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I will never forget. (A Memorial Day Story.)
Sons of Liberty. #19 | 04/2003 | J.King.

Posted on 07/09/2003 12:46:08 PM PDT by J.King.

I will never forget. (A Memorial Day Story.) By: J.King. Edited by: S.King. & Jeremy Rousse. 04/25/2003

I grew up on the city streets of German Town in Quincy, Mass - G-town for short. We would spend our time as neighborhood kids doing what kids did back then. Playing street ball, collecting baseball cards, spending our afternoons after school doing our odd jobs (mine being the local newspaper boy with well over one hundred deliveries a day). I remember the smells of the city air and the distinct taste of soap that the local Procter and Gamble plant would put into the air every afternoon at around 3:00 or 4:00 P.M. I remember all of the different neighbors and streets, and of course the local store, 'Lester's Variety' where my local group of friends and I would stock up on soda and candy before making the rounds of our neighborhood. I also distinctively remember a pair of two people that I would see almost daily on my newspaper runs in the early years of the eighty's. I will always remember these two people for the rest of my days. They were always polite to me as a child, which in this part of town sometimes was unheard of. The area was considered "the projects" and many people were down and out and did without. People were not usually friendly and a many a time, we kids had situations were we either fought or ran for our lives. Yet, these two people that walked to the store and home again would always show a smile or a friendly gesture. We looked at these two individuals as not to be feared or to be intimidated by, but rather two people from whom we could always expect a smile or a wave-even across the busy street that may have separated us. These two people were a mother and her son, Mr. Edward J. Gargano and "Mrs. Gargano", as I had known his mom.

I loved seeing them both and had a respect for this young man as I watched him walk by his mom's side almost every day, back and forth to the store. I remember seeing him by her side at Sunday Mass and thinking what a great relationship they both must have. I'm not saying that it was picture-perfect; what relationship doesn't have its bumps? I'm just saying that it was a breath of fresh air to a child of my age back then to see some sort of peace within something around me. The day came that this young man joined the Marine Corps. At this point we as a nation were dealing with the turmoil within Lebanon and the early stages of terrorism against America. I can't say much other than when he went off, the church would pray for him on Sundays. I remember his mother would always say a prayer in his name for protection over him (during the part of Mass when the congregation is allowed to pray out loud). I would always second it inside my young heart.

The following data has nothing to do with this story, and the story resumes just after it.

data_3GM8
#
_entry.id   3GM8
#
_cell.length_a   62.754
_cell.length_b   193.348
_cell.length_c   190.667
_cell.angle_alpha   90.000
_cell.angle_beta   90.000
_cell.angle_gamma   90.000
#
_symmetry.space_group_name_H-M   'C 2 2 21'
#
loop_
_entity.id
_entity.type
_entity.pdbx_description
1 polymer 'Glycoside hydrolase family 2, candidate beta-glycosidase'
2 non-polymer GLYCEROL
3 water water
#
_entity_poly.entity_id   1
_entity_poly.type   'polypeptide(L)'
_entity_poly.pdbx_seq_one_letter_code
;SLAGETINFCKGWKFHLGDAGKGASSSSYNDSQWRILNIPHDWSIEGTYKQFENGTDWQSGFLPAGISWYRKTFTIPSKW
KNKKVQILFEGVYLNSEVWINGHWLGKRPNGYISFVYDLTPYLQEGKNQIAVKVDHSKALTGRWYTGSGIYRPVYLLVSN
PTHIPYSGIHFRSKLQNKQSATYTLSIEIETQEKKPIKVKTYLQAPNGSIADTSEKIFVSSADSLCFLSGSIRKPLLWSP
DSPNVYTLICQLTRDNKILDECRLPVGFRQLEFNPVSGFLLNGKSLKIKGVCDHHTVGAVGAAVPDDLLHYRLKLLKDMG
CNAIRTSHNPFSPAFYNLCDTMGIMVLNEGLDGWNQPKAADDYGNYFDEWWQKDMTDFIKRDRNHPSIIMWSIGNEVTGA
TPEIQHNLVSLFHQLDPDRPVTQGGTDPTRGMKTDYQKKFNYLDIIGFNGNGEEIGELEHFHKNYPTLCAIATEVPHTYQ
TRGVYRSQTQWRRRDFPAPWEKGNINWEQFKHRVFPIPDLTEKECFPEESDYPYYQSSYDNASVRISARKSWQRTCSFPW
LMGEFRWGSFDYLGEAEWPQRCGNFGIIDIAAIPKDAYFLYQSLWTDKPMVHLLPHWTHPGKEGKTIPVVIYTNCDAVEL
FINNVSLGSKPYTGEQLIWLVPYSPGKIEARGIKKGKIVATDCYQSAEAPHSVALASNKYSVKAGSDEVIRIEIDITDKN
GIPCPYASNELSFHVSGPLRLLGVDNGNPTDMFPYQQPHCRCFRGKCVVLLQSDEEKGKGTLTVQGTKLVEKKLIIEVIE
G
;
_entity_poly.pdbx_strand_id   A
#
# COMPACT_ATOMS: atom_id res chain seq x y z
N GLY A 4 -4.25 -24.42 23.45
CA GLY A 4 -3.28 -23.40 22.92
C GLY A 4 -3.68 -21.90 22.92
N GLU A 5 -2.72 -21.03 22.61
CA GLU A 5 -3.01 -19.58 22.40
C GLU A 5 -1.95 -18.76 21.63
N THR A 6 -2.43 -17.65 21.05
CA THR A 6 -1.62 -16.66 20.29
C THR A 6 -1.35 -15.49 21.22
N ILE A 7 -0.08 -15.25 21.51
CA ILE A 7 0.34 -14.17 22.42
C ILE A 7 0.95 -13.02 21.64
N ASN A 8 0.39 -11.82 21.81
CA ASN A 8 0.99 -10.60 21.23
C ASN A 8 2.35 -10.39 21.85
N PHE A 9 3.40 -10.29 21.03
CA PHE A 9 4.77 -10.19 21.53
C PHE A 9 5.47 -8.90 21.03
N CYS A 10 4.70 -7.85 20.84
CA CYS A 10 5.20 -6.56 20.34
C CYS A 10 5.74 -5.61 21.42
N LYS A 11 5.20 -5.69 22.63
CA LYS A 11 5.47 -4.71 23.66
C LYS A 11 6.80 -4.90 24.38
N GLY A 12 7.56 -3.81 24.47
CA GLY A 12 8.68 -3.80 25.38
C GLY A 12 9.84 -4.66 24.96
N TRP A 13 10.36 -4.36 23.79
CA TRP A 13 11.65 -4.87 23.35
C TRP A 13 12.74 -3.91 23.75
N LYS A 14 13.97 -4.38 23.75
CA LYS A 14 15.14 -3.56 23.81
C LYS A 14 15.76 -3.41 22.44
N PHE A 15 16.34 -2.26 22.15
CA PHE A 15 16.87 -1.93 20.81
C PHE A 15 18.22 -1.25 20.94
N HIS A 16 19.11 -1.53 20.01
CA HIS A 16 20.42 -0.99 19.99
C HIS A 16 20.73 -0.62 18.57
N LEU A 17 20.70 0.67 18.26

Then the day came. I heard it at school first. Edward John Gargano had been killed while serving in Beirut, Lebanon. No one new how yet, the news was just that he had been shot. The school was solemn and I remember going home to find my mother very upset as was the rest of the family. That day seemed exceptionally darker than most wintry days in New England. I can remember looking out the window down the street to the local store and feeling a sadness grip my heart knowing that Mrs. Gargano would no longer have her son by her side. To this day, it eats me up inside and brings a tear to my eye.

Although life, as solemn as it was, continued as it always does within the neighborhood, I will never forget the cloudy day that Mrs. Gargano had made that trek to the store alone. She walked along the sea wall toward Lester's corner store. As I walked toward her on my route, she seemed to be dressed in black. I remember as I walked toward her, she no longer had that light in her eyes-the brightness to her face- and even as a kid back then, I knew why it had gone and it saddened me! "Some lowlife terrorist took your son, ma'am. Some worthless, no-honor-having pig took his honorable life." Those are the words I would have said if she had stopped to talk. But when she did stop she put her hand on my head, and as I looked up at just her she said, "You're a good lad." And with a small smile she continued on. I was speechless, for I had seen the pain of a mother who had lost her son to a violent death. What could I say? I was flushed with emotions a kid can't really explain to others. I was angry with those who took him and saddened for her all at once.